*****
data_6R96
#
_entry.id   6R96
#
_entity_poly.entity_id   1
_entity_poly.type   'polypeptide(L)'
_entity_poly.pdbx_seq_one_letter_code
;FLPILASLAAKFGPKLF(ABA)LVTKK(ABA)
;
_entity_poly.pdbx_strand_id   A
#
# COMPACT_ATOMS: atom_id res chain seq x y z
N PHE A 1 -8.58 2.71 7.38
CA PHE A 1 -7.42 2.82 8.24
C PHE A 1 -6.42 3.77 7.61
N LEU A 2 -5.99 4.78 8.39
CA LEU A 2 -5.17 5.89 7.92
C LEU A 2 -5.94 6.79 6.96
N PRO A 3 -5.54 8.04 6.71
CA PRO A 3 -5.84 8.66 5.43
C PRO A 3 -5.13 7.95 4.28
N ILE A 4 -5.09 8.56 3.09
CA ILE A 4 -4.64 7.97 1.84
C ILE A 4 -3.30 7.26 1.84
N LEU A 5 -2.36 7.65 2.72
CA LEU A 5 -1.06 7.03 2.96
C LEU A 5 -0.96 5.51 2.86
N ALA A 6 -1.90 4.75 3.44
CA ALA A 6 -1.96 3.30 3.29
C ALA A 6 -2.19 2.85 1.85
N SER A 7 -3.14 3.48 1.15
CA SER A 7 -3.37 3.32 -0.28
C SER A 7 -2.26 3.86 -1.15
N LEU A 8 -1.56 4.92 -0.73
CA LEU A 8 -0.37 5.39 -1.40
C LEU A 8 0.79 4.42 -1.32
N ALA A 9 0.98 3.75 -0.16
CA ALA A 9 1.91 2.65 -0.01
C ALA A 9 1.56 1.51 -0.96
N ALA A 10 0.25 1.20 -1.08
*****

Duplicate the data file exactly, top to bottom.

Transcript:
data_6R96
#
_entry.id   6R96
#
_entity_poly.entity_id   1
_entity_poly.type   'polypeptide(L)'
_entity_poly.pdbx_seq_one_letter_code
;FLPILASLAAKFGPKLF(ABA)LVTKK(ABA)
;
_entity_poly.pdbx_strand_id   A
#
# COMPACT_ATOMS: atom_id res chain seq x y z
N PHE A 1 -8.58 2.71 7.38
CA PHE A 1 -7.42 2.82 8.24
C PHE A 1 -6.42 3.77 7.61
N LEU A 2 -5.99 4.78 8.39
CA LEU A 2 -5.17 5.89 7.92
C LEU A 2 -5.94 6.79 6.96
N PRO A 3 -5.54 8.04 6.71
CA PRO A 3 -5.84 8.66 5.43
C PRO A 3 -5.13 7.95 4.28
N ILE A 4 -5.09 8.56 3.09
CA ILE A 4 -4.64 7.97 1.84
C ILE A 4 -3.30 7.26 1.84
N LEU A 5 -2.36 7.65 2.72
CA LEU A 5 -1.06 7.03 2.96
C LEU A 5 -0.96 5.51 2.86
N ALA A 6 -1.90 4.75 3.44
CA ALA A 6 -1.96 3.30 3.29
C ALA A 6 -2.19 2.85 1.85
N SER A 7 -3.14 3.48 1.15
CA SER A 7 -3.37 3.32 -0.28
C SER A 7 -2.26 3.86 -1.15
N LEU A 8 -1.56 4.92 -0.73
CA LEU A 8 -0.37 5.39 -1.40
C LEU A 8 0.79 4.42 -1.32
N ALA A 9 0.98 3.75 -0.16
CA ALA A 9 1.91 2.65 -0.01
C ALA A 9 1.56 1.51 -0.96
N ALA A 10 0.25 1.20 -1.08